11) Sedrick Alexander, Chase Gillespie, Patrick Smith | Vanderbilt

At this early stage, it can be difficult to project a freshman’s transition from high school to college, especially at the SEC level. There are a number of four and five-star recruits who might be highly ranked but might see very little action as true freshmen. That isn’t the case for Sedrick Alexander, who is already making an impression at Vanderbilt.

“Coming from high school and just getting here early, I feel like it was one of the best decisions I made,” Alexander told the Columbia Daily Herald after dominating the Commodores’ spring game. “Getting here and working with the boys, working with coaches from the staff, I just appreciate every moment. You see that it’s paid off.”

A three-star in the 2023 recruiting class, Alexander already possesses a skill set that should see him lead Vanderbilt into their Week 0 opener against Hawai’i. He has the straight-line speed, cut-ability, receiving upside, and physicality in his 5’9″, 200-pound frame to fill the void left by the transfer of Ray Davis to Kentucky.

Alexander is one of three new faces in the RB room, with fellow three-star recruits AJ Newberry and Deago Benson arriving ahead of summer camp. Returning backs Chase Gillespie and Patrick Smith, with a combined 165 career carries, round out an inexperienced Vanderbilt room.

12) JuJu McDowell, Dakereon Joyner, Mario Anderson, Dontavius Braswell | South Carolina

With a thin running back room, South Carolina may need to lean on newcomers Mario Anderson and Dontavius Braswell this season. Braswell is a four-star recruit and was a big get for the Gamecocks, bringing a multi-phase skill set that saw him play both sides of the ball and feature in the return game for Washington County High School.

Meanwhile, Mario Anderson is a physical player with excellent speed who compiled over 3,300 yards and 35 touchdowns in three seasons for the Newberry Wolves. Anderson can churn between the tackles and has the ability to break big runs to the outside. College Football Network named him one of the top instant impact transfer running backs for 2023.

JuJu McDowell is the leading returner from last fall, and as such, should be considered the de facto RB1 heading into the 2023 season. However, the lack of depth at the position could see wide receiver Dakereon Joyner emerge as a potent threat out of the backfield.

“I think his transition has been, I don’t want to speak for everybody else, but for me, even better than I anticipated it,” head coach Shane Beamer said of his offensive weapon, per “He’s very, very natural at it. He’s got instincts, he’s got vision, he’s tough.”

13) Amari Daniels, Le’Veon Moss, Rueben Owens, David Bailey | Texas A&M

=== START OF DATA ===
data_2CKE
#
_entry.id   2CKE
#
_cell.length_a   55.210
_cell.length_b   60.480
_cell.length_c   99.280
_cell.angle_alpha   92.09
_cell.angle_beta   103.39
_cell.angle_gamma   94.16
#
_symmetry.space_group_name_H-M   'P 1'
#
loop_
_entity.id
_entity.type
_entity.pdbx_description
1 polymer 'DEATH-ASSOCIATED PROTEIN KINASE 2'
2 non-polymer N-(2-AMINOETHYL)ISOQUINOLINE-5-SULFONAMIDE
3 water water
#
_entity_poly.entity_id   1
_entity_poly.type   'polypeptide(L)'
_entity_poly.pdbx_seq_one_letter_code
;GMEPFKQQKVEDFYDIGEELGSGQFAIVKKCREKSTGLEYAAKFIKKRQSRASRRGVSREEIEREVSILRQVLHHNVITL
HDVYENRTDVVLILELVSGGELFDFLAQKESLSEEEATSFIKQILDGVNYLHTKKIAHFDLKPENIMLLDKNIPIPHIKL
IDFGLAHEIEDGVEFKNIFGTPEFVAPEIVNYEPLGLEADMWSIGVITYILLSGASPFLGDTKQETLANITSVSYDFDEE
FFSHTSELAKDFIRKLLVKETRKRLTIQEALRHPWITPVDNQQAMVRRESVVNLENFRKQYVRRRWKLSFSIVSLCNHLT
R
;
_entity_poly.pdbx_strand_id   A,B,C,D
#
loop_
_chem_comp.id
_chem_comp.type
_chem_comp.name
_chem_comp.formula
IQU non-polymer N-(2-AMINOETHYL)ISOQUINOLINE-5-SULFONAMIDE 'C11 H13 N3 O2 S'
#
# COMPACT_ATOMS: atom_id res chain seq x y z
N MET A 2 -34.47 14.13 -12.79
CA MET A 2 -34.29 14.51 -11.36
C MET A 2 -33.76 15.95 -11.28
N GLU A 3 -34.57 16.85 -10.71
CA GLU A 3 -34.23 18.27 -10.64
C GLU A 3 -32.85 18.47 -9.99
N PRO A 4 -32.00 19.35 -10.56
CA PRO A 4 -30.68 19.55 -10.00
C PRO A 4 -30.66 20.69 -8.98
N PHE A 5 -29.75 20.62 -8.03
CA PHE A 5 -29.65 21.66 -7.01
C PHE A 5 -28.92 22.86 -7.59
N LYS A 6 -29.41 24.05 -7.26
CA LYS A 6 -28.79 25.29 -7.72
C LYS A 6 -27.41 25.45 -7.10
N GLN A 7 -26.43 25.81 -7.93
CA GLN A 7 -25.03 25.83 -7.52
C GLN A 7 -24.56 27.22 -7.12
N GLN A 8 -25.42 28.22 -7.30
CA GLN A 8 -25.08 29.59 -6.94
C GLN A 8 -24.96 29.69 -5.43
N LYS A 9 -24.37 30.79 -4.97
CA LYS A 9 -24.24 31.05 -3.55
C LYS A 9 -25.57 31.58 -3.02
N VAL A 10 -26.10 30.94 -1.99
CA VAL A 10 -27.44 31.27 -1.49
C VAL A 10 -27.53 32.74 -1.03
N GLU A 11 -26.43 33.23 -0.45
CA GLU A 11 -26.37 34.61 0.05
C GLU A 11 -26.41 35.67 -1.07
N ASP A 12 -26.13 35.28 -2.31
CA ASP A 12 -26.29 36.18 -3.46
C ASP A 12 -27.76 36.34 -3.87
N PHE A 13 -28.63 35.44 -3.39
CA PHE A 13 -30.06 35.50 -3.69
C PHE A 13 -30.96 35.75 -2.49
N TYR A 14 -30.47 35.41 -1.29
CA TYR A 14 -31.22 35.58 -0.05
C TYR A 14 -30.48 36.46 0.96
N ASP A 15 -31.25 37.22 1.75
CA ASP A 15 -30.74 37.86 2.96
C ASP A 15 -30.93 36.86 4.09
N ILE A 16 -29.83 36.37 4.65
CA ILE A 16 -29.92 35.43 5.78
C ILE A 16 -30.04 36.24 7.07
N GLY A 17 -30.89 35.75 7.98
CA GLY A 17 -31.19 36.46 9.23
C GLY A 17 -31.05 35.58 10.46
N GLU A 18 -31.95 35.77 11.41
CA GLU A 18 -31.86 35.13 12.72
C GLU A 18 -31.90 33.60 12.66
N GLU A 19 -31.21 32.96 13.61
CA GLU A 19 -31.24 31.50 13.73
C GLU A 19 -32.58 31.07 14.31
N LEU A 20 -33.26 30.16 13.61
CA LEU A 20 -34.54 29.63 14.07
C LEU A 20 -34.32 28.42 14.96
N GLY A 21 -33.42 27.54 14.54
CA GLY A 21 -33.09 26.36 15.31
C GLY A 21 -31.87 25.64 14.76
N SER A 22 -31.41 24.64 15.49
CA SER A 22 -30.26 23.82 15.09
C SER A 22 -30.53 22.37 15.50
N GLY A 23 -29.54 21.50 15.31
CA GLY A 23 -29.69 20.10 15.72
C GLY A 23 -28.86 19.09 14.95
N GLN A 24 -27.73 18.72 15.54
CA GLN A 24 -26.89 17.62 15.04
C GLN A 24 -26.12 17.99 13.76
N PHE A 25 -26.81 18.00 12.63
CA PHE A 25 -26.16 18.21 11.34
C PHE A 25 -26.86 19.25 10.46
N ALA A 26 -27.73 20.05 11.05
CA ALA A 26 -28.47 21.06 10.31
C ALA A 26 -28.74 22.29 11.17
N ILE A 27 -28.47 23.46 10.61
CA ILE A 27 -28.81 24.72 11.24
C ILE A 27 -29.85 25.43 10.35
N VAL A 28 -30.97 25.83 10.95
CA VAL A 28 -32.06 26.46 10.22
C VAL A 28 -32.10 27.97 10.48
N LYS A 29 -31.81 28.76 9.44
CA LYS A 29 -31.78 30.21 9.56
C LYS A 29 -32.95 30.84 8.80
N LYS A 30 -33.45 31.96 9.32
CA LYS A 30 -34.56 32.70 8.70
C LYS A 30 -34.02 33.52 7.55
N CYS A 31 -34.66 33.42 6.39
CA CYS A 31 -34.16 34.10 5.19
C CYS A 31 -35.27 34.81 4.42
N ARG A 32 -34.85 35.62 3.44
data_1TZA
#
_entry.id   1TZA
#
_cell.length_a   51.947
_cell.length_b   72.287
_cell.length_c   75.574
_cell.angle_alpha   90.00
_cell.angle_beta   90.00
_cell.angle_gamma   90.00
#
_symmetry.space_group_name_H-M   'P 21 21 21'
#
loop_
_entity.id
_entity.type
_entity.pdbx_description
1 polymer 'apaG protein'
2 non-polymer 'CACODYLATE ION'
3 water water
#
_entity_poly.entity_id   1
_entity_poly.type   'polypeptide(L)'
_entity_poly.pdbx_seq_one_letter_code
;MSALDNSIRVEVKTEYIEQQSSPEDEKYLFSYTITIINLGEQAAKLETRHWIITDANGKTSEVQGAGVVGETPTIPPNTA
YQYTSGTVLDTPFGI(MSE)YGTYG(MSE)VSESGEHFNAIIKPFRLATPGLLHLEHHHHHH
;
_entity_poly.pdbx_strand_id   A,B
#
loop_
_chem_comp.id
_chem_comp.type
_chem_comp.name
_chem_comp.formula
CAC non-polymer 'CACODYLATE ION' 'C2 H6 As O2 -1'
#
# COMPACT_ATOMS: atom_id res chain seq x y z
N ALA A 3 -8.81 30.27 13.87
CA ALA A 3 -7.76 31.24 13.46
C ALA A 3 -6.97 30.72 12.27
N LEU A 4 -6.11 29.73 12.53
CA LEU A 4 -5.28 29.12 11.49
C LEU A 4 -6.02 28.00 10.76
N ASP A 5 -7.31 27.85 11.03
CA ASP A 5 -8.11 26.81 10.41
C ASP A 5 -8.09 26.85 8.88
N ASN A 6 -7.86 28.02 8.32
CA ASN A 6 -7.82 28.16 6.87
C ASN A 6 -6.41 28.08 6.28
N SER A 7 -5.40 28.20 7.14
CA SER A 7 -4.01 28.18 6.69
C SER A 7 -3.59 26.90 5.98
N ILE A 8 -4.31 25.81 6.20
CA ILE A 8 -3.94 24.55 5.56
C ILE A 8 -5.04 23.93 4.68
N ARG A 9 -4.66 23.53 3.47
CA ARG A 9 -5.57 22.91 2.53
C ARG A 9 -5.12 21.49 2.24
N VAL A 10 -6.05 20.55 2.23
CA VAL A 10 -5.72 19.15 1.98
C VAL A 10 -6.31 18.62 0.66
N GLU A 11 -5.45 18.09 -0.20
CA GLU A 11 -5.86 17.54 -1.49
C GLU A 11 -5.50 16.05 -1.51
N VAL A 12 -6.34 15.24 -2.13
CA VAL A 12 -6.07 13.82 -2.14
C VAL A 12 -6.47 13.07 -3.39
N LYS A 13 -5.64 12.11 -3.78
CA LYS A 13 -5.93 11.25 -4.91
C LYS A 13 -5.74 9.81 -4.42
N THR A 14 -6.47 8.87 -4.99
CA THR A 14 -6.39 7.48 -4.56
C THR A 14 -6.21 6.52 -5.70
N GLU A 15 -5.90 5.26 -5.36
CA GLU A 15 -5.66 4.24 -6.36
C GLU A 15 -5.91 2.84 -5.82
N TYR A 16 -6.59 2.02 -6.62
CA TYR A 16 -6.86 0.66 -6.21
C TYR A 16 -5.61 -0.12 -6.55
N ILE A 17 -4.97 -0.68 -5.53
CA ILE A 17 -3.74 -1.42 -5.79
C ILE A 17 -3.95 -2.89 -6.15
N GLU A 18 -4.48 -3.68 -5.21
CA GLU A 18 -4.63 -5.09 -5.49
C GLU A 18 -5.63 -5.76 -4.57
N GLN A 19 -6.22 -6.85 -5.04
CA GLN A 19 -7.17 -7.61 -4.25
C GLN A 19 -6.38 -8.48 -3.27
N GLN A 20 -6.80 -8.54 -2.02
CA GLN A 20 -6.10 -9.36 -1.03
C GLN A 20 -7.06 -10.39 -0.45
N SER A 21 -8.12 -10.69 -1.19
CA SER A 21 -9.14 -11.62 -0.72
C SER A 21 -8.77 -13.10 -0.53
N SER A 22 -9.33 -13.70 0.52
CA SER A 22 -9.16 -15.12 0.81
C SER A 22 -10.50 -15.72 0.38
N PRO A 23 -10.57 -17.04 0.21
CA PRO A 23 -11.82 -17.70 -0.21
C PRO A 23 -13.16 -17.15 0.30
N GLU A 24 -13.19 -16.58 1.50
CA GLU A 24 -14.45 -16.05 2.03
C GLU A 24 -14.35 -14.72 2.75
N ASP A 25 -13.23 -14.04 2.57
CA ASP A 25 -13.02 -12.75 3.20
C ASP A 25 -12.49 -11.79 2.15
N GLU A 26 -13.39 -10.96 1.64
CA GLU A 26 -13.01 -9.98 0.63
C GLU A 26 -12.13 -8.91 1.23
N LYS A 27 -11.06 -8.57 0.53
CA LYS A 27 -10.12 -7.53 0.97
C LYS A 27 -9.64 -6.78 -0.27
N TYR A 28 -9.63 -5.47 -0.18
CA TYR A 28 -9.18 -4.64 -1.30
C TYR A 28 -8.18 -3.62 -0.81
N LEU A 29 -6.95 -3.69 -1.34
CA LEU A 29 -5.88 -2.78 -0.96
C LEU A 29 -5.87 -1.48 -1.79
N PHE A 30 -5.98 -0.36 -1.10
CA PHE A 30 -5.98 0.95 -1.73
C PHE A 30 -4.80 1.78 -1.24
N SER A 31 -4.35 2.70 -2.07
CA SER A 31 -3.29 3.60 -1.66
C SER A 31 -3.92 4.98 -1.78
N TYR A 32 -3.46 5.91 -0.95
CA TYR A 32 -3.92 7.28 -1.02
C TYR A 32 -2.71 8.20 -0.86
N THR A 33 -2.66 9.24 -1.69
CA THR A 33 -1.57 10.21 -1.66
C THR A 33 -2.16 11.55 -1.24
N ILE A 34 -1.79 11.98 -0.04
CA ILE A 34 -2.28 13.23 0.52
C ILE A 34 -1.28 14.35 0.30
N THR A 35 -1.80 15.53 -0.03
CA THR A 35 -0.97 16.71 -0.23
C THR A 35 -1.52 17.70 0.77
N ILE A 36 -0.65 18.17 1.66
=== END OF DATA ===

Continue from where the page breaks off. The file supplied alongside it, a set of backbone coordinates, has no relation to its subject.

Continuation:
After losing Isaiah Spiller and Devon Achane to the NFL in consecutive seasons, Texas A&M entered the spring with one of the least experienced running back rooms in the SEC.

Despite the presence of highly rated true freshman Rueben Owens — the second-ranked back in the CFN Fusion Recruiting Rankings with a grade of 98.594 — Daniels appears to be primed for the lead role for the Aggies in 2023.

A highly productive and dominant back at Miami Central, Daniels also has special teams ability as a returner. His speed, fluid open-field movement, and desire to weaponize his 5’9″, 210-pound frame in red-zone situations could see the second-year player have a breakout season for Texas A&M.

In an attempt to add depth and experience, Jimbo Fisher’s team picked up former Boston College and Colorado State RB David Bailey from the transfer portal. A physical downhill runner, Bailey’s bruising style is in contrast to Daniels. Former Rice center-turned-fullback Jerry Johnson III also offers a physical element to the running back rotation for the Aggies.

14) Cody Schrader, Tavorus Jones, Nathaniel Peat, BJ Harris | Missouri

One of the stories of the season for the Missouri Tigers, former walk-on Cody Schrader led the team in rushing yards and touchdowns last fall after spending his previous four years at the DII level with Truman State, where he racked up 2,074 rushing yards and 24 touchdowns during the 2021 season.

While he’ll face competition from Tavorus Jones and Nathaniel Peat, Schrader will likely lead the room again this fall. He may not be the most explosive RB in the SEC, but Schrader’s ability to rumble between the tackles as a true north-south runner can power the Tigers’ offense.

The bigger question mark for Missouri is over who takes the most carries away from Schrader in what is likely an RBBC. Jones was a high-rated recruit last cycle, and his cut-ability and explosiveness could give him the edge in a battle with Peat.